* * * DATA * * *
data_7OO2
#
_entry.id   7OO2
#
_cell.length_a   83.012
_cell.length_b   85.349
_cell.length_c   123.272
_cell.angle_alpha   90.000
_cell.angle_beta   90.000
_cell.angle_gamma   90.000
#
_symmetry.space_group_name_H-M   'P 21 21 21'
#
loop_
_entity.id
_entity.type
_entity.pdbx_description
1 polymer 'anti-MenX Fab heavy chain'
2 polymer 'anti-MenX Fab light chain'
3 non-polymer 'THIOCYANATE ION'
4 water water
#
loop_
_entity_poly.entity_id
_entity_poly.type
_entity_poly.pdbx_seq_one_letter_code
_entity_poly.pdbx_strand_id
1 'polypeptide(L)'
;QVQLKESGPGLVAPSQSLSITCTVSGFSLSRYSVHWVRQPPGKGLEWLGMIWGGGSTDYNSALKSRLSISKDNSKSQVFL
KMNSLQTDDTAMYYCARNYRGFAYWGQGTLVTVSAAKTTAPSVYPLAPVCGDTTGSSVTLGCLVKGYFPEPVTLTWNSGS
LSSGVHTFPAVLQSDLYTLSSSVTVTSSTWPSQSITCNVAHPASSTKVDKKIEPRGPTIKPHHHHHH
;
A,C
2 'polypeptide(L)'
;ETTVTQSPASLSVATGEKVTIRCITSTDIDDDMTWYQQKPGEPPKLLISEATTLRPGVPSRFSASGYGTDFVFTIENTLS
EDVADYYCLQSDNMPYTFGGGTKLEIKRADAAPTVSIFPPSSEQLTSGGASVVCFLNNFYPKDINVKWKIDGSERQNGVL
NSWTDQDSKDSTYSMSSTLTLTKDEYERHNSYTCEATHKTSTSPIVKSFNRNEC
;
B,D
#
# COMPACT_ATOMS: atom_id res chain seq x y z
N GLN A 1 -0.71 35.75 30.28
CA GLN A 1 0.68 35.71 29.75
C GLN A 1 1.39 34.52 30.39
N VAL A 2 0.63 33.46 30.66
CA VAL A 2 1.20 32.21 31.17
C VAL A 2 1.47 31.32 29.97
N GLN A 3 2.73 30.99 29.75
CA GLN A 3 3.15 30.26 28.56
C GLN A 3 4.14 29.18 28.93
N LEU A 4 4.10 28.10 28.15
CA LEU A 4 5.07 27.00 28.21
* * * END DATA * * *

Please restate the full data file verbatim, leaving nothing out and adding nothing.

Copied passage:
data_7OO2
#
_entry.id   7OO2
#
_cell.length_a   83.012
_cell.length_b   85.349
_cell.length_c   123.272
_cell.angle_alpha   90.000
_cell.angle_beta   90.000
_cell.angle_gamma   90.000
#
_symmetry.space_group_name_H-M   'P 21 21 21'
#
loop_
_entity.id
_entity.type
_entity.pdbx_description
1 polymer 'anti-MenX Fab heavy chain'
2 polymer 'anti-MenX Fab light chain'
3 non-polymer 'THIOCYANATE ION'
4 water water
#
loop_
_entity_poly.entity_id
_entity_poly.type
_entity_poly.pdbx_seq_one_letter_code
_entity_poly.pdbx_strand_id
1 'polypeptide(L)'
;QVQLKESGPGLVAPSQSLSITCTVSGFSLSRYSVHWVRQPPGKGLEWLGMIWGGGSTDYNSALKSRLSISKDNSKSQVFL
KMNSLQTDDTAMYYCARNYRGFAYWGQGTLVTVSAAKTTAPSVYPLAPVCGDTTGSSVTLGCLVKGYFPEPVTLTWNSGS
LSSGVHTFPAVLQSDLYTLSSSVTVTSSTWPSQSITCNVAHPASSTKVDKKIEPRGPTIKPHHHHHH
;
A,C
2 'polypeptide(L)'
;ETTVTQSPASLSVATGEKVTIRCITSTDIDDDMTWYQQKPGEPPKLLISEATTLRPGVPSRFSASGYGTDFVFTIENTLS
EDVADYYCLQSDNMPYTFGGGTKLEIKRADAAPTVSIFPPSSEQLTSGGASVVCFLNNFYPKDINVKWKIDGSERQNGVL
NSWTDQDSKDSTYSMSSTLTLTKDEYERHNSYTCEATHKTSTSPIVKSFNRNEC
;
B,D
#
# COMPACT_ATOMS: atom_id res chain seq x y z
N GLN A 1 -0.71 35.75 30.28
CA GLN A 1 0.68 35.71 29.75
C GLN A 1 1.39 34.52 30.39
N VAL A 2 0.63 33.46 30.66
CA VAL A 2 1.20 32.21 31.17
C VAL A 2 1.47 31.32 29.97
N GLN A 3 2.73 30.99 29.75
CA GLN A 3 3.15 30.26 28.56
C GLN A 3 4.14 29.18 28.93
N LEU A 4 4.10 28.10 28.15
CA LEU A 4 5.07 27.00 28.21